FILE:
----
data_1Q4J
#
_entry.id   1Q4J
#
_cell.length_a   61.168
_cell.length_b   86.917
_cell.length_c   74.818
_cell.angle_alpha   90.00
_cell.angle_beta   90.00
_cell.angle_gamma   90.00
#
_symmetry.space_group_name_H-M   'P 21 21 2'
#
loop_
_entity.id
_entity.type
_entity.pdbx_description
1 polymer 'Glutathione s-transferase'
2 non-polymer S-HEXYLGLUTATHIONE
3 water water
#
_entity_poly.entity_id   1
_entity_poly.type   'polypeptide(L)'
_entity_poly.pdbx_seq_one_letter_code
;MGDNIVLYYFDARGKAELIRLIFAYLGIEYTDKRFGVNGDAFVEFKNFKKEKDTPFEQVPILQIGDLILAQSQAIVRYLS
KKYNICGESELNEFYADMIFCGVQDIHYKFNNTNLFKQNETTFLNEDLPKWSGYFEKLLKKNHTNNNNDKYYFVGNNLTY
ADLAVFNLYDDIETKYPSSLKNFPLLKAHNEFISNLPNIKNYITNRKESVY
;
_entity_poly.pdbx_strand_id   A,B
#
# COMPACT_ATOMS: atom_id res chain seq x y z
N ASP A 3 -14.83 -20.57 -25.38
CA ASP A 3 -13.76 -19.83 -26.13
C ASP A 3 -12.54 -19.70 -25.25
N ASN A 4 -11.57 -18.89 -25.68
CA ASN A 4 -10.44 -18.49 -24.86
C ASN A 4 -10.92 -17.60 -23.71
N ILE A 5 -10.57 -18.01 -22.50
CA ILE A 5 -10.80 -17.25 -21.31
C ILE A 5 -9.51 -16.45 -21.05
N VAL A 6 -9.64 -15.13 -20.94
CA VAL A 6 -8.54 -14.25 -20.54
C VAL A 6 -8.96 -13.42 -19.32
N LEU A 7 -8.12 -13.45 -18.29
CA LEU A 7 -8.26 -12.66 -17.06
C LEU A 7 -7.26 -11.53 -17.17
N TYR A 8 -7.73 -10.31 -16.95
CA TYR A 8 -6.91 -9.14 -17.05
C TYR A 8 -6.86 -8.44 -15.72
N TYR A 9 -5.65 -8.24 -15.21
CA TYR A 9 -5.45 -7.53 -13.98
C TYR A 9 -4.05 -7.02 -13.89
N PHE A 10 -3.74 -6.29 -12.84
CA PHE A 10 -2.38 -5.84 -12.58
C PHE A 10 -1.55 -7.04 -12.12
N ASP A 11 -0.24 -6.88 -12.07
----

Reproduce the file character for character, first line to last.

data_1Q4J
#
_entry.id   1Q4J
#
_cell.length_a   61.168
_cell.length_b   86.917
_cell.length_c   74.818
_cell.angle_alpha   90.00
_cell.angle_beta   90.00
_cell.angle_gamma   90.00
#
_symmetry.space_group_name_H-M   'P 21 21 2'
#
loop_
_entity.id
_entity.type
_entity.pdbx_description
1 polymer 'Glutathione s-transferase'
2 non-polymer S-HEXYLGLUTATHIONE
3 water water
#
_entity_poly.entity_id   1
_entity_poly.type   'polypeptide(L)'
_entity_poly.pdbx_seq_one_letter_code
;MGDNIVLYYFDARGKAELIRLIFAYLGIEYTDKRFGVNGDAFVEFKNFKKEKDTPFEQVPILQIGDLILAQSQAIVRYLS
KKYNICGESELNEFYADMIFCGVQDIHYKFNNTNLFKQNETTFLNEDLPKWSGYFEKLLKKNHTNNNNDKYYFVGNNLTY
ADLAVFNLYDDIETKYPSSLKNFPLLKAHNEFISNLPNIKNYITNRKESVY
;
_entity_poly.pdbx_strand_id   A,B
#
# COMPACT_ATOMS: atom_id res chain seq x y z
N ASP A 3 -14.83 -20.57 -25.38
CA ASP A 3 -13.76 -19.83 -26.13
C ASP A 3 -12.54 -19.70 -25.25
N ASN A 4 -11.57 -18.89 -25.68
CA ASN A 4 -10.44 -18.49 -24.86
C ASN A 4 -10.92 -17.60 -23.71
N ILE A 5 -10.57 -18.01 -22.50
CA ILE A 5 -10.80 -17.25 -21.31
C ILE A 5 -9.51 -16.45 -21.05
N VAL A 6 -9.64 -15.13 -20.94
CA VAL A 6 -8.54 -14.25 -20.54
C VAL A 6 -8.96 -13.42 -19.32
N LEU A 7 -8.12 -13.45 -18.29
CA LEU A 7 -8.26 -12.66 -17.06
C LEU A 7 -7.26 -11.53 -17.17
N TYR A 8 -7.73 -10.31 -16.95
CA TYR A 8 -6.91 -9.14 -17.05
C TYR A 8 -6.86 -8.44 -15.72
N TYR A 9 -5.65 -8.24 -15.21
CA TYR A 9 -5.45 -7.53 -13.98
C TYR A 9 -4.05 -7.02 -13.89
N PHE A 10 -3.74 -6.29 -12.84
CA PHE A 10 -2.38 -5.84 -12.58
C PHE A 10 -1.55 -7.04 -12.12
N ASP A 11 -0.24 -6.88 -12.07